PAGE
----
Last weekend, after a night of furious head-scratching, I
made the discovery every parent dreads: my daughter and I both had raging cases
of head lice.
This was, unfortunately, the second time in less than a year
that we'd had it.
Despite being lice veterans, the discovery sent me into a
tailspin of panic, adrenaline shooting through my veins. I bolted to the
drugstore to get a toxic lice-killing concoction for myself, then treated my
daughter with the natural treatment we already had on hand.
But the thing that makes lice so awful is that you can never
really be certain that you've eradicated them all. One tiny nit, hiding amongst
over 100,000 strands of hair, can linger and hatch days later, starting the
infestation all over again.
This time, I wasn't going to try and terminate the lice and
nits on my own. It was time to call in a professional.
This turned out to be a good decision, because despite
having doused my own scalp in the lice-slaying goo more than 24 hours earlier,
the professional delouser quickly spotted a few sneaky, very much alive bugs
attempting refuge on the crown of my head.
As she combed through our hair, I hurtled questions at her.
After all, how often would I have the chance to interview a professional lice
killer? Hopefully not often! In the hour and a half that she was in our home, I
learned several surprising facts about lice:
1. Lice don't tend to like men's scalps
is that they don't like testosterone. My husband has escaped both our bouts
with lice; apparently, he's just too manly for them.
2. It takes both a male and female louse to
This sounds obvious, but I found the idea of bug sex on my head
3. You don't need to clean ALL the things
your bedding, hats and shirts that have been worn recently makes sense. But
vacuuming like crazy and bagging up everything your child has ever touched is
unnecessary. Lice only live for about 24 hours off of a human scalp, and they
can't fly or jump. So unless you have a habit of repeatedly putting your head
on the same spot on the carpet, you probably don't even need to vacuum.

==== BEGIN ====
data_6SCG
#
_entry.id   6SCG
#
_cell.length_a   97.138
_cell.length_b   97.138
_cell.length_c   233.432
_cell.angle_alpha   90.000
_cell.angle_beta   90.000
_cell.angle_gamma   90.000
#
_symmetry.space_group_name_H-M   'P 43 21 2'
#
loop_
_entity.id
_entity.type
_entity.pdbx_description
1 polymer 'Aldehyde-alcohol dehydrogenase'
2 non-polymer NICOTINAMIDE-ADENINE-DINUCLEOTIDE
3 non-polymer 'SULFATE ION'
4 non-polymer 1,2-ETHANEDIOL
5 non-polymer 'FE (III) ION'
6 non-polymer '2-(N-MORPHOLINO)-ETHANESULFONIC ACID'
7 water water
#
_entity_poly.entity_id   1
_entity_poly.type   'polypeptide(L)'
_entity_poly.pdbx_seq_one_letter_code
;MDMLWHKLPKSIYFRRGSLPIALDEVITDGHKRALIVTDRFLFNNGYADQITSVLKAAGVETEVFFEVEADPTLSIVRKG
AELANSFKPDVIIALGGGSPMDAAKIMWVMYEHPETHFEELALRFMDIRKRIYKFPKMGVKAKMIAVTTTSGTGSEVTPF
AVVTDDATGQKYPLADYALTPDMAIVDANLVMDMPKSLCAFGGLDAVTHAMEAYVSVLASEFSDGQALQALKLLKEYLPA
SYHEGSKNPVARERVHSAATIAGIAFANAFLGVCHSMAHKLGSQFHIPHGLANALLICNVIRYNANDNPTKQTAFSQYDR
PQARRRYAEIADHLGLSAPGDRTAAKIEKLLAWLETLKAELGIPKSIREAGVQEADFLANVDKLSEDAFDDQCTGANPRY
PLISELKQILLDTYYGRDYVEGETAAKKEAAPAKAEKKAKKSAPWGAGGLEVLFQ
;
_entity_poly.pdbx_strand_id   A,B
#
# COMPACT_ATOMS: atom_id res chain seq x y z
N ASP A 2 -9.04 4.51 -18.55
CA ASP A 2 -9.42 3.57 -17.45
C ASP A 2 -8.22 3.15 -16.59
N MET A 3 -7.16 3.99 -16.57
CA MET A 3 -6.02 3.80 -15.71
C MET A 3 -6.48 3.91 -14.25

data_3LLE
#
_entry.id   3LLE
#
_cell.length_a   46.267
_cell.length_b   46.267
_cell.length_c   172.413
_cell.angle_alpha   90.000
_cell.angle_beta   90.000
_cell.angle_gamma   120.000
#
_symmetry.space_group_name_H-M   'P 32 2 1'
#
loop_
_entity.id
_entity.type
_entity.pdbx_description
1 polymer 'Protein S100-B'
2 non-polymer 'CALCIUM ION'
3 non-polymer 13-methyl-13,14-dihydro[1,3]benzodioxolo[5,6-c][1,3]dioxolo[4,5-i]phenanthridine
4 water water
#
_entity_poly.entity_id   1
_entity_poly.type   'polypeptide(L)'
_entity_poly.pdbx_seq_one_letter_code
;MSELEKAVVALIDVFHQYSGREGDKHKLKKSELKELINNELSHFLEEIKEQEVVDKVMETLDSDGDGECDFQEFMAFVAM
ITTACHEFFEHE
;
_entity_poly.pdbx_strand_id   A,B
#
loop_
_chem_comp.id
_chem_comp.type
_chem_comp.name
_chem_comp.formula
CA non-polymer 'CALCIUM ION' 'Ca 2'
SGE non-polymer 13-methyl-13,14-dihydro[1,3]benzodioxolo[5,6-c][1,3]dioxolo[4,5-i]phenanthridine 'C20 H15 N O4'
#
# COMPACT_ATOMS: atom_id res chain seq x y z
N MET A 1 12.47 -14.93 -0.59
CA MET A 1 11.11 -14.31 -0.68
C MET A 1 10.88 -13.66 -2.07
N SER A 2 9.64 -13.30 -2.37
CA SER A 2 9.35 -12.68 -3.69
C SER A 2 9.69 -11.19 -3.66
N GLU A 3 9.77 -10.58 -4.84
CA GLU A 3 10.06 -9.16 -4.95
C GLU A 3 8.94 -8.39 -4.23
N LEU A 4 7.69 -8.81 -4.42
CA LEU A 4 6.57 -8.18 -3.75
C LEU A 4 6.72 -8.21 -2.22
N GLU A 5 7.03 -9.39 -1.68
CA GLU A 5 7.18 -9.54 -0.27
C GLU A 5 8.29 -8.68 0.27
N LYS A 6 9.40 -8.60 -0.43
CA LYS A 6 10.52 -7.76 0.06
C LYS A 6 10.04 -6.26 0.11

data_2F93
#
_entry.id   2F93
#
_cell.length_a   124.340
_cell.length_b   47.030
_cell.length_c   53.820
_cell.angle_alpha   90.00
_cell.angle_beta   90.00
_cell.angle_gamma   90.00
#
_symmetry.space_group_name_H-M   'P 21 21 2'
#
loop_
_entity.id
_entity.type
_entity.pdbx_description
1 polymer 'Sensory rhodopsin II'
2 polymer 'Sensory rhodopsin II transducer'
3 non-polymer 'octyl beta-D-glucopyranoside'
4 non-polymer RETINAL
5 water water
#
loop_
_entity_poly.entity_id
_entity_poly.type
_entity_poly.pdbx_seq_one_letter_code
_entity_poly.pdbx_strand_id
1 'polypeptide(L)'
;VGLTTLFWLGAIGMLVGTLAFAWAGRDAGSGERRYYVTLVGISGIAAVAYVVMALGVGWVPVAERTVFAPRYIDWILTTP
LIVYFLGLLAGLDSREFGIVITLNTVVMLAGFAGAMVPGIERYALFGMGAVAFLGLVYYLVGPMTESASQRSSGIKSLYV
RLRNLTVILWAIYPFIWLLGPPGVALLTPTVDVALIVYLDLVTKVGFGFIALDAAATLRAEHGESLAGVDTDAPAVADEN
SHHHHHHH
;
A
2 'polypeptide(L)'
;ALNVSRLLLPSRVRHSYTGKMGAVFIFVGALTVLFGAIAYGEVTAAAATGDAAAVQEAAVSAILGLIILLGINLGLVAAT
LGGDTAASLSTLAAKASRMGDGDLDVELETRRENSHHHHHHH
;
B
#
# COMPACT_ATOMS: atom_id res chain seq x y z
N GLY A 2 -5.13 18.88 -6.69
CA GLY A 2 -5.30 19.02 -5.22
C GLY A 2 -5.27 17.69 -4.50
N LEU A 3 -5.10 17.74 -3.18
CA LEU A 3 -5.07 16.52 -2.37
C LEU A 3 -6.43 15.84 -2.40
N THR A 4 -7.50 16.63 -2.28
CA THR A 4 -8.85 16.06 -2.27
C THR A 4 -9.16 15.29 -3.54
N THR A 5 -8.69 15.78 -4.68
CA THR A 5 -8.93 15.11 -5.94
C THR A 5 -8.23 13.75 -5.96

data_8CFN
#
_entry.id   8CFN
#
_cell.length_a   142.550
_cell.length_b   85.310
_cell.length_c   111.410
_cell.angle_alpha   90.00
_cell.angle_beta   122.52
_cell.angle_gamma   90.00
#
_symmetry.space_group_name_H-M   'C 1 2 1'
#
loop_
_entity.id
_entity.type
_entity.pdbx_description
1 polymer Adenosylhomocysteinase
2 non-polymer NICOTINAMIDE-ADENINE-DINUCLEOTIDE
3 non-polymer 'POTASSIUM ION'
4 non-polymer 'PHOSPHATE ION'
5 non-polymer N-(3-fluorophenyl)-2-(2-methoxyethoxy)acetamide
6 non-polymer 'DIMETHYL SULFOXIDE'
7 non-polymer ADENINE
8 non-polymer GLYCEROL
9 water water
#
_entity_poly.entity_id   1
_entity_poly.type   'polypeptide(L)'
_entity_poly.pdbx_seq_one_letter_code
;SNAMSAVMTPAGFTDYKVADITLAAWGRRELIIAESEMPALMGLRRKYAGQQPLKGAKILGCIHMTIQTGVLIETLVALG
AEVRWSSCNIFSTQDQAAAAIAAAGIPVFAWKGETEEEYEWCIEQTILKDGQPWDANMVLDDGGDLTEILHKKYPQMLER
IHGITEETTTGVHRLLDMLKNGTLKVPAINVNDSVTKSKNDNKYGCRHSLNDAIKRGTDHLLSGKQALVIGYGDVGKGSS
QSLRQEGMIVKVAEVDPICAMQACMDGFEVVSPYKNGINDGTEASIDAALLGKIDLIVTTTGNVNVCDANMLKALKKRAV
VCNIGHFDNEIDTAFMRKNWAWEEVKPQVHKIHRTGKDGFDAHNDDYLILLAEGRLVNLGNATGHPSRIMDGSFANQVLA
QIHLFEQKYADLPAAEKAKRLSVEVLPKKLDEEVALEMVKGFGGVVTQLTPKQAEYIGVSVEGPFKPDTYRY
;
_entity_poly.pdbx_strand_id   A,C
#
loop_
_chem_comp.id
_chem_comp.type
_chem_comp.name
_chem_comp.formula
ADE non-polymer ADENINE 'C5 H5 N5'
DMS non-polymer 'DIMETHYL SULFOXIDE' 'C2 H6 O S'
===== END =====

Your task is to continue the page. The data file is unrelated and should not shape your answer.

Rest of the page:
4. Head lice and pubic lice are two separate types
If you've got the lice, you cannot give yourself or anyone else pubic
lice. Head lice don't thrive on the coarse, wiry hairs of our nether regions. At least that's one bullet
dodged. (Oh, there's also body lice).
5. A case of lice doesn't mean no school
having lice is not an actual health hazard and just a panic-inducing nuisance,
most schools no longer enforce a no-lice or no-nits policy, meaning even kids
with active cases can stay in school.
That toxic gunk I smeared all over
my scalp that promised to kill lice? A day later, I still had live lice in my
hair. Much like some infections are becoming resistant to antibiotics, lice are
growing immune to the widely used over-the-counter insecticides. The most effective way to rid someone of
lice is to thoroughly remove all the bugs and nits.
7. Head lice have been around as long as we have
Though annoying and itchy, head lice have actually evolved alongside humans.
And with the changes in school policies regarding lice and the rise in treatment-resistant
bugs, they're not likely to disappear anytime soon.
8. Professional delousing is also on the rise
parents like me who quickly become overwhelmed by the amount of online information
about how to best treat lice, having a professional show up at your house can
be well worth the cost. Independent delousers, as well as franchises like Lice
Happens and The Lice Squad, can be found in many areas. A good delouser will not only treat your family's lice, but teach you how to continue properly combing to avoid a reinfestation.
While our second battle with lice has been incredibly louse-y, it's mostly just been a huge inconvenience. Now that we're armed with the facts (and a killer nitpicking comb), we know what to do if the nasty nits make a third appearance in our home.